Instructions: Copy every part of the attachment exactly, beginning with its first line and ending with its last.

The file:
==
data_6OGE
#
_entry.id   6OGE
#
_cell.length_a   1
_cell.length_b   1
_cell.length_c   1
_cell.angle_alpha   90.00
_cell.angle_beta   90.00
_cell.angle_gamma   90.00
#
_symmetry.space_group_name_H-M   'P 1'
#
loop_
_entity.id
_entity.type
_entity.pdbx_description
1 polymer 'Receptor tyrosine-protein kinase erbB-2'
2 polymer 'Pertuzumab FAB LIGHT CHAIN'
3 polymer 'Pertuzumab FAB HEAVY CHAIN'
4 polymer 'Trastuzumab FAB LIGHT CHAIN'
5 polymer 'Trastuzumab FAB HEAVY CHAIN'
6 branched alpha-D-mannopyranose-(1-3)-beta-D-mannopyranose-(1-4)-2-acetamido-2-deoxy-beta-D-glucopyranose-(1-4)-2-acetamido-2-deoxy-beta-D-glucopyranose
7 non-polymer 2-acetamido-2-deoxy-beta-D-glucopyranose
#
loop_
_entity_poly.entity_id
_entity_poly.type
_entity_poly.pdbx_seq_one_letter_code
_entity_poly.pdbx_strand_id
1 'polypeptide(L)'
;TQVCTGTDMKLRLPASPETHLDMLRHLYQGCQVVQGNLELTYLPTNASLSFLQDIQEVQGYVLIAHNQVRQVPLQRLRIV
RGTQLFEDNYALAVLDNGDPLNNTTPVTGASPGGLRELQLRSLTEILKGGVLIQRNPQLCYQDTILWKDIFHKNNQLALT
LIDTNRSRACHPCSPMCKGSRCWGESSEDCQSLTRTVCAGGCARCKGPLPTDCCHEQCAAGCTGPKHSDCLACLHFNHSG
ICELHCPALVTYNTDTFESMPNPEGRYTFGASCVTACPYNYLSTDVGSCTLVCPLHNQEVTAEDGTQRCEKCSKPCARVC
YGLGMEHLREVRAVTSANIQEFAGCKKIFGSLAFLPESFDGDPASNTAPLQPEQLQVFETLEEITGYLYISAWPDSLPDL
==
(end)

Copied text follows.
data_6OGE
#
_entry.id   6OGE
#
_cell.length_a   1
_cell.length_b   1
_cell.length_c   1
_cell.angle_alpha   90.00
_cell.angle_beta   90.00
_cell.angle_gamma   90.00
#
_symmetry.space_group_name_H-M   'P 1'
#
loop_
_entity.id
_entity.type
_entity.pdbx_description
1 polymer 'Receptor tyrosine-protein kinase erbB-2'
2 polymer 'Pertuzumab FAB LIGHT CHAIN'
3 polymer 'Pertuzumab FAB HEAVY CHAIN'
4 polymer 'Trastuzumab FAB LIGHT CHAIN'
5 polymer 'Trastuzumab FAB HEAVY CHAIN'
6 branched alpha-D-mannopyranose-(1-3)-beta-D-mannopyranose-(1-4)-2-acetamido-2-deoxy-beta-D-glucopyranose-(1-4)-2-acetamido-2-deoxy-beta-D-glucopyranose
7 non-polymer 2-acetamido-2-deoxy-beta-D-glucopyranose
#
loop_
_entity_poly.entity_id
_entity_poly.type
_entity_poly.pdbx_seq_one_letter_code
_entity_poly.pdbx_strand_id
1 'polypeptide(L)'
;TQVCTGTDMKLRLPASPETHLDMLRHLYQGCQVVQGNLELTYLPTNASLSFLQDIQEVQGYVLIAHNQVRQVPLQRLRIV
RGTQLFEDNYALAVLDNGDPLNNTTPVTGASPGGLRELQLRSLTEILKGGVLIQRNPQLCYQDTILWKDIFHKNNQLALT
LIDTNRSRACHPCSPMCKGSRCWGESSEDCQSLTRTVCAGGCARCKGPLPTDCCHEQCAAGCTGPKHSDCLACLHFNHSG
ICELHCPALVTYNTDTFESMPNPEGRYTFGASCVTACPYNYLSTDVGSCTLVCPLHNQEVTAEDGTQRCEKCSKPCARVC
YGLGMEHLREVRAVTSANIQEFAGCKKIFGSLAFLPESFDGDPASNTAPLQPEQLQVFETLEEITGYLYISAWPDSLPDL